How is the Higgs field created

The Higgs boson or Higgs particle is a hypothetical elementary particle that is predicted in the Standard Model of elementary particle physics. In the Standard Model, the mass of the elementary particles is not a fundamental property of itself, but arises through the Higgs mechanism:

In 1964, the British physicist Peter Higgs developed a formal mechanism through which initially massless particles become massive through interaction with a background field (the Higgs field). Originally developed in the context of solid state physics, the same principle was transferred to elementary particle physics. It is interesting that a property (mass) of the particles that was originally regarded as fundamental is now presented as a "side effect" of an interaction. The fact that mass arises through interaction is not limited to the already mentioned Higgs mechanism; In fact, most of the mass of our everyday world is not based on the Higgs effect, but on the strong interaction between the quarks in the nucleons of the atomic nucleus (the mass of the quarks makes up only a small proportion of the mass of an atomic nucleus).

The Higgs particle has no electrical charge and the spin 0 is therefore a boson. According to current calculations (2006), its mass is probably between 117 gigaelectron volts (GeV) and 153 GeV (Fermilab 2007, determined from measurements of the W boson mass; protons and neutrons have approx. 1 GeV). In the event that no Higgs particle is found in the range up to 200 GeV, there are theories that predict a Higgs multiplet, which could also be realized at higher energies. The Higgs field couples to the other particles, the strength of this so-called Yukawa coupling being proportional to the mass of the particle. The interaction of the Higgs field with the originally massless states, which become massive through this interaction, is Yukawa-like (short-range because of the exponential dependence on the mass).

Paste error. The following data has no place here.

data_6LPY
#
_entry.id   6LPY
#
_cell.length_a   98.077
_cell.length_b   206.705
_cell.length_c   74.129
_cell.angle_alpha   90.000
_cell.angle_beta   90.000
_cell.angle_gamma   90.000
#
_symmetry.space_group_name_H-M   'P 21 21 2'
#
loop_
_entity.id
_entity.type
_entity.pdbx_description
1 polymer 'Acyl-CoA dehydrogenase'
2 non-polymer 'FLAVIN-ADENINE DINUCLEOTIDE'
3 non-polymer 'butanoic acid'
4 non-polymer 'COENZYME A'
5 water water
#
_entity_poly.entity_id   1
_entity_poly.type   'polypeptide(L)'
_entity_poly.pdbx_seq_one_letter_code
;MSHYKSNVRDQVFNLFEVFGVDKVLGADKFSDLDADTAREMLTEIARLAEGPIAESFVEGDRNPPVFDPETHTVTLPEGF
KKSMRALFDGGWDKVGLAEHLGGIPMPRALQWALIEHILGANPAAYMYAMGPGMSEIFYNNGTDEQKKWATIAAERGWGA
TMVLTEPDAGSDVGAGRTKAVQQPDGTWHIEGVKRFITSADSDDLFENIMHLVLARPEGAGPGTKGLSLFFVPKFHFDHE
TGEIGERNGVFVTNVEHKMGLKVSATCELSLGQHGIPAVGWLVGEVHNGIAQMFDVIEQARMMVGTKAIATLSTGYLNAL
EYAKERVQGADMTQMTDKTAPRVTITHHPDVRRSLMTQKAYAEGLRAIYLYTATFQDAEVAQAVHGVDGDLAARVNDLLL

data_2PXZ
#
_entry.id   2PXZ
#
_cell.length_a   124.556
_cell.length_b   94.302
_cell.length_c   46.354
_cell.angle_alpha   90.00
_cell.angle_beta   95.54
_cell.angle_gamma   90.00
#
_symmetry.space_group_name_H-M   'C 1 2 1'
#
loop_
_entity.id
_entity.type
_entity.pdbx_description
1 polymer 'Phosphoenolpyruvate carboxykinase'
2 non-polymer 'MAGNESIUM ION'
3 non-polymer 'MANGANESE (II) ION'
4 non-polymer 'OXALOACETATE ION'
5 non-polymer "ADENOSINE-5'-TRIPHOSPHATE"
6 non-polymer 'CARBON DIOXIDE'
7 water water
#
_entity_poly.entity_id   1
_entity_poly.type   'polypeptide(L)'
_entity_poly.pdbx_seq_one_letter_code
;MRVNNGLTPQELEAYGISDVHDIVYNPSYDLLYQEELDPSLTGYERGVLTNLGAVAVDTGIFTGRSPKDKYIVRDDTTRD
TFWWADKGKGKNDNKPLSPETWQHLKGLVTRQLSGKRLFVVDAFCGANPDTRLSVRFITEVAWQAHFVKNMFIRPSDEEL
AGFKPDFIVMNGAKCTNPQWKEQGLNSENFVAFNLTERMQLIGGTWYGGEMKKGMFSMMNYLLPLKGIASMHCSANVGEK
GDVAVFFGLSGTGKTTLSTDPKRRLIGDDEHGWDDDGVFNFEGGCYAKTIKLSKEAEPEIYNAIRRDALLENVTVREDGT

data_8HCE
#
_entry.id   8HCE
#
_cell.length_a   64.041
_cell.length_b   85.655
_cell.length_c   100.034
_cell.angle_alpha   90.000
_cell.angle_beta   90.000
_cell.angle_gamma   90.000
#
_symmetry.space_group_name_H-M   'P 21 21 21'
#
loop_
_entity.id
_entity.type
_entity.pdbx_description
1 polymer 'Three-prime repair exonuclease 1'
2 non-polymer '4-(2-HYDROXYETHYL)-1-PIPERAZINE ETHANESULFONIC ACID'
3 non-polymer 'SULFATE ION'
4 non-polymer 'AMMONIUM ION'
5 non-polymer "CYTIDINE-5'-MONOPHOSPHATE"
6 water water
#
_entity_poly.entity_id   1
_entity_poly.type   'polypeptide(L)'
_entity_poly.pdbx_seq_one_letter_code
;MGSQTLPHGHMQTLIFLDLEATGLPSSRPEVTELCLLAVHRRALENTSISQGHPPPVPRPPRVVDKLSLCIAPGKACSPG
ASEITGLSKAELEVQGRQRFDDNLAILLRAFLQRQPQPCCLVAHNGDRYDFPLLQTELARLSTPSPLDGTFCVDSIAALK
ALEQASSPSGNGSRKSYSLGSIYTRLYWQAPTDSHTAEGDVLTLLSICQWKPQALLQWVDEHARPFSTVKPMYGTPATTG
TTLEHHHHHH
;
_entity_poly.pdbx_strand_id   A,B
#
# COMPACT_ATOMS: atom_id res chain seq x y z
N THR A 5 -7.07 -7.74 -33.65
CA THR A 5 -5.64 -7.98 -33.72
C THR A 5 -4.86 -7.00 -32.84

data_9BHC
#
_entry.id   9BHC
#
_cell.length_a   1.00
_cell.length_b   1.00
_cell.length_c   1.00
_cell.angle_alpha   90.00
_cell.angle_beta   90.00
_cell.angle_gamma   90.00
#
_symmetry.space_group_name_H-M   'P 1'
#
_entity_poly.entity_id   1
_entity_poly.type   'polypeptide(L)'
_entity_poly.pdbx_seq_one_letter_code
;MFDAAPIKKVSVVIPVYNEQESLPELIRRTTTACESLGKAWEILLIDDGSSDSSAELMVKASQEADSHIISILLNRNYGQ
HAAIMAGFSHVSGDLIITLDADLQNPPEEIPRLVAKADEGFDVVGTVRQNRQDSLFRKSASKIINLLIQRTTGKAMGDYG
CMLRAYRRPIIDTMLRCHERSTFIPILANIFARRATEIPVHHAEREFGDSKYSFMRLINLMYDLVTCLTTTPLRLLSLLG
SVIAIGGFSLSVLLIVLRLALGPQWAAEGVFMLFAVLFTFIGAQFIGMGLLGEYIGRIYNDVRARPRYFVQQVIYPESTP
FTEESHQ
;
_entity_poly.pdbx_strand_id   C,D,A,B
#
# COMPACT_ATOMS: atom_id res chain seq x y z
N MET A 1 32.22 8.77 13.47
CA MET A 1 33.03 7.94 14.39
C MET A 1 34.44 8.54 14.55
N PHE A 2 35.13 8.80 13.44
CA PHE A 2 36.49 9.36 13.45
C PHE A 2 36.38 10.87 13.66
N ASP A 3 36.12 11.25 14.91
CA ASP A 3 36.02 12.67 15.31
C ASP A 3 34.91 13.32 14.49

The Higgs boson is the only particle in the Standard Model that has not yet been proven experimentally (2007). The reason is probably its comparatively high mass, which means that it cannot be generated using existing elementary particle accelerators. Elementary particle physicists hope to produce the Higgs boson with the LHC at CERN, which will go into operation in mid-2008 (planned). The currently highest-energy particle accelerator Tevatron at Fermilab has not yet been able to detect the Higgs boson, but there is still hope of finding evidence or at least significantly reducing the permitted parameter range. The Higgs boson could not be detected at the LEP (also at CERN). Therefore, the current experimental lower limit for the mass of the Higgs boson can be given as 114.1 (2006) GeV.


  • Gordon Kane: The secret of the crowd. In: Spectrum of science. 2/2006. Spektrum der Wissenschaft Verlag, pp. 36-43, ISSN 0170-2971
  • John F. Gunion, Sally Dawson, Howard E. Haber: The Higgs Hunter's Guide. Perseus Books, July 2000.


  • RealVideo: What are Higgs particles? (from the TV show Alpha Centauri)